60. Ennever, J., Riggan, L. J. and Vogel, J. J. (1984). Proteolipid and collagen calcification in vitro. Cytobiol, 39, 155–6Google Scholar
  61. Ennever, J., Vogel, J. J. and Levy, B. M. (1974). Lipid and bone matrix calcification in vitro. Proc. Soc. Exp. Biol. Med., 145, 1386–8Google Scholar
  62. Ennever, J., Vogel, J. J., Rider, L. J. and Boyan-Salyers, B. D. (1976). Microbiologic calcification by proteolipid. Proc. Soc. Exp. Biol. Med., 152, 147–50Google Scholar
  63. Ennever, J., Vogel, J. J. and Riggan, L. J. (1978). Phospholipids of a bone matrix calcification nucleator. J. Dent. Res., 57, 731–4Google Scholar
  64. Enoch, H. G. and Strittmatter, P. (1979). Formation and properties of 1000 A diameter, single-bilayer phospholipid vesicles. Proc. Natl. Acad. Sci. U.S., 76, 145–9Google Scholar
  65. Escarot-Charrier, B., Glorieux, F. H., van der Rest, M. and Pereira, G. (1983). Osteoblasts isolated from mouse calvariae initiate matrix mineralisation in culture. J. Cell. Biol., 96, 639–43Google Scholar
  66. Farley, J. R. and Jorch, U. M. (1983). Differential effects of phospholipids on skeletal alkaline phosphatase (EC3.1.3.1) activity in extracts, in situ and in circulation. Arch. Biochem. Biophys., 22, 477–88Google Scholar
  67. Fincham, A. G., Burkland, G. A. and Shapiro, I. M. (1972). Lipophilia of enamel matrix. A chemical investigation of the neutral lipids and lipophilic proteins of enamel. Calcif. Tiss. Res., 9, 247–59Google Scholar
  68. Folch-Pi, J. and Stoffyn, P. J. (1972). Proteolipids from membrane systems. Anals. N.Y. Acad. Sci., 195, 86–107Google Scholar
  69. Fraley, R., Wilschut, J., Duzgunes, N., Smith, C. and Papahadjopoulos, R. (1980). Studies on the mechanism of membrane fusion, role of phosphate in promoting calcium induced fusion of phospholipid vesicles. Biochem., 19, 6021–9Google Scholar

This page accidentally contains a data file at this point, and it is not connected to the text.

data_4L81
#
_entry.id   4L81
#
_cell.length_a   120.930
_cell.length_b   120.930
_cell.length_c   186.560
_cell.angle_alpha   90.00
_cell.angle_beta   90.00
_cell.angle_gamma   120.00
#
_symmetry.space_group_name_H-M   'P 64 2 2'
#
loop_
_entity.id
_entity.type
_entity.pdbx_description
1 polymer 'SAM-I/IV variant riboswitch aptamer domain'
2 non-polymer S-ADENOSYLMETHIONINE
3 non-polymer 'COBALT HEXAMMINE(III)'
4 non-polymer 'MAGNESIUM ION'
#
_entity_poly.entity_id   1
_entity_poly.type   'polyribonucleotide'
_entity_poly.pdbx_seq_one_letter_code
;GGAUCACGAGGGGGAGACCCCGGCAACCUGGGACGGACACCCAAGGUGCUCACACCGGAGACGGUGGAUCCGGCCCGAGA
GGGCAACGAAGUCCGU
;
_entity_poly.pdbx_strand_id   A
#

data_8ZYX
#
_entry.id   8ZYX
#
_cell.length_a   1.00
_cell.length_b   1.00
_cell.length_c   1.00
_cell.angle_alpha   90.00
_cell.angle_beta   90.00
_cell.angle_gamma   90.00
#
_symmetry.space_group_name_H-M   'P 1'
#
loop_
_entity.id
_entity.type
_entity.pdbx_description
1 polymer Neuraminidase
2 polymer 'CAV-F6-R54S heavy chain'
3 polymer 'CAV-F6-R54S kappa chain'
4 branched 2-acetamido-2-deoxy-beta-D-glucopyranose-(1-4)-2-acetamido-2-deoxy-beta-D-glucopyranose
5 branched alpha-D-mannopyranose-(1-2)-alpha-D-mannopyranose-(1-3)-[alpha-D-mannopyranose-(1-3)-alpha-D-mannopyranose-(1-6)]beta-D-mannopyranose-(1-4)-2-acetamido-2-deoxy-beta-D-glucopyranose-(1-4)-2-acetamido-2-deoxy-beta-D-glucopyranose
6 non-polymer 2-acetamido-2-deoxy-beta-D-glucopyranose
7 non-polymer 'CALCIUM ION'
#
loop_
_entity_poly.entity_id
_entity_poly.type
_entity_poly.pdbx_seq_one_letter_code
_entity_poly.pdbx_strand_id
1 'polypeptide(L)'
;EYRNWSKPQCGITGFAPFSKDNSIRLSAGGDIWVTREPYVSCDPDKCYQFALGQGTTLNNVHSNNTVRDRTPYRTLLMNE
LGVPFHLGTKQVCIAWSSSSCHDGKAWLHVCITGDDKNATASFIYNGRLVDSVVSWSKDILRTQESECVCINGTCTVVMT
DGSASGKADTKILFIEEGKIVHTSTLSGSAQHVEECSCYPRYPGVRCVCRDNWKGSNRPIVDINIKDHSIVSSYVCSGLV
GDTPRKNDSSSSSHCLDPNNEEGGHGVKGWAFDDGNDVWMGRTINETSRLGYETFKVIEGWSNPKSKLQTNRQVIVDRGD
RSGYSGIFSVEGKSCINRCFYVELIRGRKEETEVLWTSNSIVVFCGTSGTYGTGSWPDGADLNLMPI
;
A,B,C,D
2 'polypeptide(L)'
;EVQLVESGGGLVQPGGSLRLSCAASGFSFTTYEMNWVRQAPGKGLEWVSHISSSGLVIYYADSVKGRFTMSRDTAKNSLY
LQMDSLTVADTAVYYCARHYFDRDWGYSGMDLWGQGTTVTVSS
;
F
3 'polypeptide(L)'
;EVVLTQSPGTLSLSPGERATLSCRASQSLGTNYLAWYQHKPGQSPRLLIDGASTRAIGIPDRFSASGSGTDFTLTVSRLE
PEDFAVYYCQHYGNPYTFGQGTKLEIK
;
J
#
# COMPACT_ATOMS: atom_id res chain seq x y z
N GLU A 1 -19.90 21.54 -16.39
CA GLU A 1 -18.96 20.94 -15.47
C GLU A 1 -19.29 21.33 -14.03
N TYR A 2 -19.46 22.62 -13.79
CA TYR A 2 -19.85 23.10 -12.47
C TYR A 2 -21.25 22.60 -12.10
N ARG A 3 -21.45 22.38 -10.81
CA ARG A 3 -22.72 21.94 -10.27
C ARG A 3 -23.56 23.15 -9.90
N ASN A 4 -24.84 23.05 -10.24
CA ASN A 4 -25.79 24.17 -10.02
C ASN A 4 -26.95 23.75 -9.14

70. Fujiwara, T., Katsura, N. and Kawanura, M. (1981). Study of protease associated with matrix vesicles. J. Dent. Res., 60B, 1232 (abstract)Google Scholar
  71. Gains, N. and Hauser, H. (1982). Characterisation of small unilamellar vesicles produced in unsonicated phosphatidic acid and phosphatidylcholine-phosphatidic acid dispersions by pH adjustments. Biochim. Biophys. Acta., 731, 31–6Google Scholar
  72. Glaser, J. H. and Conrad, H. E. (1981). Formation of matrix vesicles by cultured chick embryo chondrocytes. J. Biol. Chem., 256, 12607–11Google Scholar
  73. Goldberg, M. and Escaig, F. (1984). An autoradiographic study of the in vivo incorporation of [3H]-palmitic acid into the dentine and enamel lipids of rat incisors, with a comparison of rapid-freezing freeze-substitution fixation and aldehyde fixation. Arch. Oral. Biol., 29, 691–5Google Scholar
  74. Goldberg, M. and Escaig, F. (1987). Rapid freezing and malachite green-acrolein-osmium tetroxide freeze-substitution fixation improve visualization of extracellular lipids in rat incisor pre-dentin and dentin. J. Histochem. Cytochem., 35, 427–33Google Scholar
  75. Goldberg, M. and Septier, D. (1985). Improved lipid preservation by malachite green-glutaraldehyde fixation in rat incisor predentine and dentine. Arch. Oral Biol., 10, 717–726Google Scholar
  76. Goldberg, M., Lelous, M., Escaig, F. and Boudin, M. (1983). Lipids in the developing enamel of the rat incisor, parallel histochemical and biochemical investigation. Histochem., 78, 145–56Google Scholar
  77. Goldberg, M., Escaig, F. and Septier, D. (1984). In Tooth Enamel IV (eds. R. W. Fearnhead and S. Suga), Elsevier Science, Amsterdam 125–30Google Scholar
  78. Golub, E. E., Schattschneider, S. C., Berthold, P., Burke, A. and Shapiro, I. (1983).Google Scholar
  79. Induction of chondrocyte vesiculation in vitro. J. Biol. Chem., 258, 616–21Google Scholar
  80. Hauser, H. (1982). Methods of preparation of lipid vesicles: assessment of their suitability for drug encapsulation. Trends Pharmacol. Sci., 3, 274–7Google Scholar
  81. Hauser, H. and Phillips, M. C. (1979). Interactions of the polar groups of phospholipid bilayer membranes. Progr. Surface Membr. Sci., 13, 297–413Google Scholar